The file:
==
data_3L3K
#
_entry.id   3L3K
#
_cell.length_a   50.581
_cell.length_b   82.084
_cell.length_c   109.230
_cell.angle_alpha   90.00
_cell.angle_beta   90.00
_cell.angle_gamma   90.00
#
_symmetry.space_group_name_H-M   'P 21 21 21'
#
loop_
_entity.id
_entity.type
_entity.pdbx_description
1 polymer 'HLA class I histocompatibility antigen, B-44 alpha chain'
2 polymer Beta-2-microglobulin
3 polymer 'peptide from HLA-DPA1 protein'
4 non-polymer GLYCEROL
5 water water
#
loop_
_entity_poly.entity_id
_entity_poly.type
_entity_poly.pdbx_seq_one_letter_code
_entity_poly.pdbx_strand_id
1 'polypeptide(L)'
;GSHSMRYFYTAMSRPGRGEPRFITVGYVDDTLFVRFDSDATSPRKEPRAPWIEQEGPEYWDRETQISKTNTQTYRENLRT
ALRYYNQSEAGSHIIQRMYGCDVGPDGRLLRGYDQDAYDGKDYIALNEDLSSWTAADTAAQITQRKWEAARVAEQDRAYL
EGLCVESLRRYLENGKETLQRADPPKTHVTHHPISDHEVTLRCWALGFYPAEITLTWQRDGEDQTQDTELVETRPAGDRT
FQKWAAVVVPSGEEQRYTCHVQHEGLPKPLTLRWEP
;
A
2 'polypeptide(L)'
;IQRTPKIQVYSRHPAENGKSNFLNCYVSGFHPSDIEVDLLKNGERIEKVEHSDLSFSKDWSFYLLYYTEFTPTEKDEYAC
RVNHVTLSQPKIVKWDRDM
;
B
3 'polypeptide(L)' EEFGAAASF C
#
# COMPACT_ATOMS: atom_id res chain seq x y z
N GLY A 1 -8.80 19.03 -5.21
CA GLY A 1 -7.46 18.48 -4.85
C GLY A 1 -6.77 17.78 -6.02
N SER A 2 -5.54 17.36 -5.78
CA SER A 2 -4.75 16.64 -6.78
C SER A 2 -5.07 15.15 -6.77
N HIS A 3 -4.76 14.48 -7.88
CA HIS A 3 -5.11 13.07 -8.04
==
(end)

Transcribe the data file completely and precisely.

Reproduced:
data_3L3K
#
_entry.id   3L3K
#
_cell.length_a   50.581
_cell.length_b   82.084
_cell.length_c   109.230
_cell.angle_alpha   90.00
_cell.angle_beta   90.00
_cell.angle_gamma   90.00
#
_symmetry.space_group_name_H-M   'P 21 21 21'
#
loop_
_entity.id
_entity.type
_entity.pdbx_description
1 polymer 'HLA class I histocompatibility antigen, B-44 alpha chain'
2 polymer Beta-2-microglobulin
3 polymer 'peptide from HLA-DPA1 protein'
4 non-polymer GLYCEROL
5 water water
#
loop_
_entity_poly.entity_id
_entity_poly.type
_entity_poly.pdbx_seq_one_letter_code
_entity_poly.pdbx_strand_id
1 'polypeptide(L)'
;GSHSMRYFYTAMSRPGRGEPRFITVGYVDDTLFVRFDSDATSPRKEPRAPWIEQEGPEYWDRETQISKTNTQTYRENLRT
ALRYYNQSEAGSHIIQRMYGCDVGPDGRLLRGYDQDAYDGKDYIALNEDLSSWTAADTAAQITQRKWEAARVAEQDRAYL
EGLCVESLRRYLENGKETLQRADPPKTHVTHHPISDHEVTLRCWALGFYPAEITLTWQRDGEDQTQDTELVETRPAGDRT
FQKWAAVVVPSGEEQRYTCHVQHEGLPKPLTLRWEP
;
A
2 'polypeptide(L)'
;IQRTPKIQVYSRHPAENGKSNFLNCYVSGFHPSDIEVDLLKNGERIEKVEHSDLSFSKDWSFYLLYYTEFTPTEKDEYAC
RVNHVTLSQPKIVKWDRDM
;
B
3 'polypeptide(L)' EEFGAAASF C
#
# COMPACT_ATOMS: atom_id res chain seq x y z
N GLY A 1 -8.80 19.03 -5.21
CA GLY A 1 -7.46 18.48 -4.85
C GLY A 1 -6.77 17.78 -6.02
N SER A 2 -5.54 17.36 -5.78
CA SER A 2 -4.75 16.64 -6.78
C SER A 2 -5.07 15.15 -6.77
N HIS A 3 -4.76 14.48 -7.88
CA HIS A 3 -5.11 13.07 -8.04